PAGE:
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Mortgage Fraud Fugitive Busted

CBS News producer Stephanie Lambidakis wrote this story for
With the FBI drowning in mortgage fraud cases -- more than 1,300 and still climbing -- the Bureau has gotten a big break with the arrest of a New Jersey fugitive who allegedly masterminded a mortgage fraud scheme that defrauded major banks some $20 million.

The suspect, Jacob Kim, of Palisades Park, N.J., was hitting golf balls on a driving range when officers moved in. According to the narrative from the U.S. Attorney's office in Newark, a stunned Kim looked at them "like it was over " while officers confiscated $48 thousand in cash from his pocket.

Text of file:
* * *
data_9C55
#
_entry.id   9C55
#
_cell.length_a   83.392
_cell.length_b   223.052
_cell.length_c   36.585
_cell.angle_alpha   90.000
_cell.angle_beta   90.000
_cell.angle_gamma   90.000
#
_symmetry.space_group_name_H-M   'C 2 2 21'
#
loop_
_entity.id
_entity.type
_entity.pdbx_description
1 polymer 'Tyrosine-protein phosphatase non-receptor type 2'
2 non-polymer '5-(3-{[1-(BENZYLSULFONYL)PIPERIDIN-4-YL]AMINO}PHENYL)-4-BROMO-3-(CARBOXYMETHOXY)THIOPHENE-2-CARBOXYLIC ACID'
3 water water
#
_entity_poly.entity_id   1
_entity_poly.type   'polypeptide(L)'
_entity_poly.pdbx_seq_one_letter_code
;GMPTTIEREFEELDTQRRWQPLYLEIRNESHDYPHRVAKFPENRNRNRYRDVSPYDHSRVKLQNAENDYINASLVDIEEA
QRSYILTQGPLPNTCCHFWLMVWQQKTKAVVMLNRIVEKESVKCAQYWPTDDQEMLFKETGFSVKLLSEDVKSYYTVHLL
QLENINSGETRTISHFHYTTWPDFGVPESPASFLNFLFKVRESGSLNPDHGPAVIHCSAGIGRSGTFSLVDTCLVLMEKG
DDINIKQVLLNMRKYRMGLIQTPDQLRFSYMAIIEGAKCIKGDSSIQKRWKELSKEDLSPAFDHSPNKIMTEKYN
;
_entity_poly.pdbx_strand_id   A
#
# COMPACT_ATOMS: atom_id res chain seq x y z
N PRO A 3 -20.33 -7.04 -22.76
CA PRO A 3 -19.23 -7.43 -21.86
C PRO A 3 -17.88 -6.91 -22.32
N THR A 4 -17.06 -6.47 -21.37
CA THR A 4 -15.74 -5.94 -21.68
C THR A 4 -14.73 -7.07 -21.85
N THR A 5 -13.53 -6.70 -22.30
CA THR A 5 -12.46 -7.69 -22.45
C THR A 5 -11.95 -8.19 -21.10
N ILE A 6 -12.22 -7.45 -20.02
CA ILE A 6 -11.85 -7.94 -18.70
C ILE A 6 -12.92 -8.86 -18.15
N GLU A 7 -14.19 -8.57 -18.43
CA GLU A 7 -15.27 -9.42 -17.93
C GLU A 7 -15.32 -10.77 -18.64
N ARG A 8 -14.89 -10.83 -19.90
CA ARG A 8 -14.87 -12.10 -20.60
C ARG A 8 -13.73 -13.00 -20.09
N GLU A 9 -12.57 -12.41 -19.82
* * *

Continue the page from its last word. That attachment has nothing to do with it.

Kim took elaborate steps to avoid detection, according to U.S. Attorney Christopher Christie, by donning wigs and other disguises, using aliases, and never sleeping in the same place too long. Kim, with the help of a dozen underlings, is accused of fooling 16 different lenders into believing they were doling out home equity and business lines to credit to different homeowners when in fact a single property was being used as collateral over and over again. Kim maneuvered to close the loans in quick succession before they were publicly recorded, which meant the banks could not see that each was making the same fradulent loan. In one instance, a Kim "client" used less than $300 thousand in equity in a Palisades Park property to obtain more than $2 million in credit from nine different banks.

Ten people have already pleaded guilty, and more charges are expected. U.S. Attorney Christie said that despite the complexity of the scheme, the voluminous paper trail eventually led them to Kim and his co-conspirators.

By Stephanie Lambidakis
By Stephanie Lambidakis